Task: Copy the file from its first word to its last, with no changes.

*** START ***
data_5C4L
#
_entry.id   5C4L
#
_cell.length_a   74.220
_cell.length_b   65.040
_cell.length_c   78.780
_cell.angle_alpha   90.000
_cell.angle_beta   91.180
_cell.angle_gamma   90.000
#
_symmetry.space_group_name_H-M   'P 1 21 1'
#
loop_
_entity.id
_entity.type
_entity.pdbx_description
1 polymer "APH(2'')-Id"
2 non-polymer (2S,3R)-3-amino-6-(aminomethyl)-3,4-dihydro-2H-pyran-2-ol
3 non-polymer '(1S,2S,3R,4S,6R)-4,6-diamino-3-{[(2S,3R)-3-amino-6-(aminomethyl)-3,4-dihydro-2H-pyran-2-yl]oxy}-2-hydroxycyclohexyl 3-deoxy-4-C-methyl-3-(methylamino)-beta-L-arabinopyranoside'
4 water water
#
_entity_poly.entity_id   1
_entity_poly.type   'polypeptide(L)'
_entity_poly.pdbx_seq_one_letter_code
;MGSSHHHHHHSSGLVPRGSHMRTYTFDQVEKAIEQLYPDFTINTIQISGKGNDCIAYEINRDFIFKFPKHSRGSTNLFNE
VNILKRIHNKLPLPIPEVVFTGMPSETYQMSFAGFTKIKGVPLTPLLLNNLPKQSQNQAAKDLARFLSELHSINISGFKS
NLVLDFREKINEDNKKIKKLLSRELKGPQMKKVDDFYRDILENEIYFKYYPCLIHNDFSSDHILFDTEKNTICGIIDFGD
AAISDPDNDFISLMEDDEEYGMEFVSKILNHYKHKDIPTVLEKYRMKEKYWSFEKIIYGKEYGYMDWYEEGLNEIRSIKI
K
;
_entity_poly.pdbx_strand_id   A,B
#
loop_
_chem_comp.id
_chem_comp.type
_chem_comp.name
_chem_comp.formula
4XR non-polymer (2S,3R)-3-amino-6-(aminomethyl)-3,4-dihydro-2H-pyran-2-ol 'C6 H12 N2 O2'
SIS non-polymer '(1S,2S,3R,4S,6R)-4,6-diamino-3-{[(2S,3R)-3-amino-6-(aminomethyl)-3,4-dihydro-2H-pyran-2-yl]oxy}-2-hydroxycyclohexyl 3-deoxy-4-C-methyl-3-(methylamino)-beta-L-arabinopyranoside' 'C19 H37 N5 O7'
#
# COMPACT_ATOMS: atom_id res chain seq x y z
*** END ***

data_5C4L
#
_entry.id   5C4L
#
_cell.length_a   74.220
_cell.length_b   65.040
_cell.length_c   78.780
_cell.angle_alpha   90.000
_cell.angle_beta   91.180
_cell.angle_gamma   90.000
#
_symmetry.space_group_name_H-M   'P 1 21 1'
#
loop_
_entity.id
_entity.type
_entity.pdbx_description
1 polymer "APH(2'')-Id"
2 non-polymer (2S,3R)-3-amino-6-(aminomethyl)-3,4-dihydro-2H-pyran-2-ol
3 non-polymer '(1S,2S,3R,4S,6R)-4,6-diamino-3-{[(2S,3R)-3-amino-6-(aminomethyl)-3,4-dihydro-2H-pyran-2-yl]oxy}-2-hydroxycyclohexyl 3-deoxy-4-C-methyl-3-(methylamino)-beta-L-arabinopyranoside'
4 water water
#
_entity_poly.entity_id   1
_entity_poly.type   'polypeptide(L)'
_entity_poly.pdbx_seq_one_letter_code
;MGSSHHHHHHSSGLVPRGSHMRTYTFDQVEKAIEQLYPDFTINTIQISGKGNDCIAYEINRDFIFKFPKHSRGSTNLFNE
VNILKRIHNKLPLPIPEVVFTGMPSETYQMSFAGFTKIKGVPLTPLLLNNLPKQSQNQAAKDLARFLSELHSINISGFKS
NLVLDFREKINEDNKKIKKLLSRELKGPQMKKVDDFYRDILENEIYFKYYPCLIHNDFSSDHILFDTEKNTICGIIDFGD
AAISDPDNDFISLMEDDEEYGMEFVSKILNHYKHKDIPTVLEKYRMKEKYWSFEKIIYGKEYGYMDWYEEGLNEIRSIKI
K
;
_entity_poly.pdbx_strand_id   A,B
#
loop_
_chem_comp.id
_chem_comp.type
_chem_comp.name
_chem_comp.formula
4XR non-polymer (2S,3R)-3-amino-6-(aminomethyl)-3,4-dihydro-2H-pyran-2-ol 'C6 H12 N2 O2'
SIS non-polymer '(1S,2S,3R,4S,6R)-4,6-diamino-3-{[(2S,3R)-3-amino-6-(aminomethyl)-3,4-dihydro-2H-pyran-2-yl]oxy}-2-hydroxycyclohexyl 3-deoxy-4-C-methyl-3-(methylamino)-beta-L-arabinopyranoside' 'C19 H37 N5 O7'
#
# COMPACT_ATOMS: atom_id res chain seq x y z